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There are not many people who can say that they live or work in a UNESCO listed city. So what does it mean for the people for whom the title is an everyday reality? Is it a welcome honour, or does it bring more restrictions and regulations? Valletta was listed as an UNESCO registered city back in 1980 and more recently Valletta was named as the European Capital of Culture. So just what does this mean for the people and businesses of Valletta?
Living in Valletta
Valletta has been referred to as a living museum yet for the people who live and work here, life goes on and so Valletta has to be practical, accessible, investable and reliable. Living in a city with so many listed and historical buildings can be restrictive, so what is the Maltese government doing for the people of Valletta?
Valletta is a very proud city and rightly so, but it is also very community-minded. There is hardly a day goes by in the summer without some kind of festival or celebration in which tourists and residents alike come together in a mingling of cultures to celebrate the unique heritage of Malta.
The Notte Bianca is one such example and is a night-long celebration of the cultural creativity of Malta held in Valletta. There is hardly a saint's feast day which does not require a local outpouring of celebrations and customs, something the tourist board loves to promote.
Transport in Valletta
Whilst some might get misty eyed over the old British yellow buses that used to be a common sight in Malta, others remember how unreliable and polluting they were. The city is now served by a large network hub of buses which transport people from Valletta to all over the island. Eco-friendly electric taxis ferry people from around 10 points in Valletta to anywhere within the city.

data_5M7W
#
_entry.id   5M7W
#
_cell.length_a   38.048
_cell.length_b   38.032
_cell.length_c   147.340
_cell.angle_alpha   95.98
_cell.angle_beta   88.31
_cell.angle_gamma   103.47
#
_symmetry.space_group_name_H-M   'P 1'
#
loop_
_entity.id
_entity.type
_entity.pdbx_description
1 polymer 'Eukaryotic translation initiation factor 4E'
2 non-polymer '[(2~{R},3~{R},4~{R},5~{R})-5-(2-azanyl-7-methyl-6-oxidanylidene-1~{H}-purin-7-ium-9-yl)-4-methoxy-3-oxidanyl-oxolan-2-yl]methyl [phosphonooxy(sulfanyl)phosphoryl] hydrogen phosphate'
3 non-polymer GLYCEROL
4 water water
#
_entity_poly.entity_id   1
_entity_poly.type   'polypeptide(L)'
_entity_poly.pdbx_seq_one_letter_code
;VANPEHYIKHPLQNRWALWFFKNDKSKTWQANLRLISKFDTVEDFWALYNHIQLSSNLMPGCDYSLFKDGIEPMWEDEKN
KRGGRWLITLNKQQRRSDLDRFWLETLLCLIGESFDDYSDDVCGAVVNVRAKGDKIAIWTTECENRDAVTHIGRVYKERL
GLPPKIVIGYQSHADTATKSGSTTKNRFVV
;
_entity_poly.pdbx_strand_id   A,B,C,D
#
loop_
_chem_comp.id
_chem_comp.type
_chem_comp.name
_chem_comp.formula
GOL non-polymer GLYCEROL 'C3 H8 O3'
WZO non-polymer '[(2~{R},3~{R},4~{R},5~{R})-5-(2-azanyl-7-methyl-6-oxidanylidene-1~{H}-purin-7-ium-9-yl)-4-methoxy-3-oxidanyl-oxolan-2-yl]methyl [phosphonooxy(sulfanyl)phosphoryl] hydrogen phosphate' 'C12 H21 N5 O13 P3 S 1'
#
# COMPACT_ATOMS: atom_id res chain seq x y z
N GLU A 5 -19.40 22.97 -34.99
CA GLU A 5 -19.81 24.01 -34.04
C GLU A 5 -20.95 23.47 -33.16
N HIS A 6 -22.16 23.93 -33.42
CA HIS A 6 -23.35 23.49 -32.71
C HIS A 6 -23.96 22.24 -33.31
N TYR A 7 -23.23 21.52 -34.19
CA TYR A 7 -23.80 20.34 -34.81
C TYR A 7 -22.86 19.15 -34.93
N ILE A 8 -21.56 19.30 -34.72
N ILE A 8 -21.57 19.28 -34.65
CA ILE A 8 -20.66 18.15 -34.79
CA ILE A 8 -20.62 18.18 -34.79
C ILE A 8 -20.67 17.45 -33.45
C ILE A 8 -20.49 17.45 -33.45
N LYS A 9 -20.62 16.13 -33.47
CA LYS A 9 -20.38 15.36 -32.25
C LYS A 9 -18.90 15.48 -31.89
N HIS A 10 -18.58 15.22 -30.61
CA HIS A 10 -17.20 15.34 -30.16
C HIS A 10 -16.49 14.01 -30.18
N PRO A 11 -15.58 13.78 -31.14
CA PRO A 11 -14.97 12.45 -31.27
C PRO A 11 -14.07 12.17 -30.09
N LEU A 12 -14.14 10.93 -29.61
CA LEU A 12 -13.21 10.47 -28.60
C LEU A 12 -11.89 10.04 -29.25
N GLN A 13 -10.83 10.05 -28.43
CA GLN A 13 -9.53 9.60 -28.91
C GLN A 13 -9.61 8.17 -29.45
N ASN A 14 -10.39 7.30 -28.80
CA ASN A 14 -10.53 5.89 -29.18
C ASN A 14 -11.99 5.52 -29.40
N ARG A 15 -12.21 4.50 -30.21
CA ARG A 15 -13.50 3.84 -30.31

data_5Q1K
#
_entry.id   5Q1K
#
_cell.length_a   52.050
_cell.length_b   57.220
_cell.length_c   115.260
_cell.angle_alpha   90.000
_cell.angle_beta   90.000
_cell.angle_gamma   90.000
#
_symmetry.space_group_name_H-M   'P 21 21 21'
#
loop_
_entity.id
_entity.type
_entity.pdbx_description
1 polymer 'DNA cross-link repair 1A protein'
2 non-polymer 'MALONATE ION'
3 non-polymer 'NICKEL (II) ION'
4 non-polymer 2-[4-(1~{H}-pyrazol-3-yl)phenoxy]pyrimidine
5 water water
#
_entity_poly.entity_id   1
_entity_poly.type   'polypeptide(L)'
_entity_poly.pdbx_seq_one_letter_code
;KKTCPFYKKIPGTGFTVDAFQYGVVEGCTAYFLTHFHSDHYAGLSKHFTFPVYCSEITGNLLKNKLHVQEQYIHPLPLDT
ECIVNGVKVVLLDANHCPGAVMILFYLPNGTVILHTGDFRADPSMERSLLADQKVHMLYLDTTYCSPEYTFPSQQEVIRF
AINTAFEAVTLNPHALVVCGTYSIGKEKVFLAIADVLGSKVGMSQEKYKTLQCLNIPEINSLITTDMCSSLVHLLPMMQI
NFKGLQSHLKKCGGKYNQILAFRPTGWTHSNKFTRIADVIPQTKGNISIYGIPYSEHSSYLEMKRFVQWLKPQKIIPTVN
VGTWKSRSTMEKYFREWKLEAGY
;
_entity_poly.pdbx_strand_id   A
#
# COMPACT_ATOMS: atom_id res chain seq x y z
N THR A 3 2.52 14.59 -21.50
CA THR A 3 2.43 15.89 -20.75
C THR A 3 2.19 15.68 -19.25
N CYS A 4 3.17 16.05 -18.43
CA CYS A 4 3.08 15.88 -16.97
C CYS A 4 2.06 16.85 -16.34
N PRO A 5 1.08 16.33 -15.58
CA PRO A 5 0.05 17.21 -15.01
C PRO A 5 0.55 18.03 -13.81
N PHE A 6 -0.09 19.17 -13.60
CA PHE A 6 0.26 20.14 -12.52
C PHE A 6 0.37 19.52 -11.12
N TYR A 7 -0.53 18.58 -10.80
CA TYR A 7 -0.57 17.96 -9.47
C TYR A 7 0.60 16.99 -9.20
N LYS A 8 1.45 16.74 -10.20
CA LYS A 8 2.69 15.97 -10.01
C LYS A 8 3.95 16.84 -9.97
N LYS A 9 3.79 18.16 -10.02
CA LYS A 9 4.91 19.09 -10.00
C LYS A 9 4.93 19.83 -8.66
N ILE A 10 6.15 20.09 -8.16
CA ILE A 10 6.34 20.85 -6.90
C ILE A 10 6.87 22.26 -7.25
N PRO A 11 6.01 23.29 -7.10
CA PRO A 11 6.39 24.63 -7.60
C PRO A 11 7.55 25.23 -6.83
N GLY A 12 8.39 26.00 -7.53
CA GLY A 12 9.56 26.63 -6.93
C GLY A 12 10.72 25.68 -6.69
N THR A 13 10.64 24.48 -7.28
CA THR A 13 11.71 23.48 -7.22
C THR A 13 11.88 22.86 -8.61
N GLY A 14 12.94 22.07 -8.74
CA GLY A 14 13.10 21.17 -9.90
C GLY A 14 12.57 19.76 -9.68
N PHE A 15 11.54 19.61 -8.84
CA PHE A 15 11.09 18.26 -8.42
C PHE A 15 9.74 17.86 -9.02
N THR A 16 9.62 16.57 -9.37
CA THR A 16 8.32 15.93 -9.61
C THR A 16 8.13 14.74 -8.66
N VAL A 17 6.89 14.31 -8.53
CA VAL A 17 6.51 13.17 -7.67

The Grand Harbour port now sees not only smaller vessels such as water taxis which run to Gozo and other points around Malta, but large cruise liners and freight shipping and of course there is the airport located just 8 kilometres outside the city.
However, most of the city centre is now pedestrianised and it can be very hard for business owners and residents to be allocated a parking space in the city centre. As a recompense for this, the government announced cheaper parking for those who choose to use the Park and Ride facility. There are also plans to increase the number of parking spaces by extending the MCP car park in nearby Floriana, which will be discreetly located under a public park.
Regeneration of Valletta
Valletta has a hard line to walk. On the one hand the government need to try and maintain the historical heritage the city provides and prevent it from turning into some kind of modern holiday resort, but on the other hand Valletta needs to also move on as a city into the future and create its own legacy.
Whilst there are differing opinions about the regeneration in Valletta, the coverage it has obtained so far has been generally positive. The waterfront is now a thriving community of its own, with plenty of scope for further development and where possible, historical artefacts such as the city's fortifications have been restored to their former glory.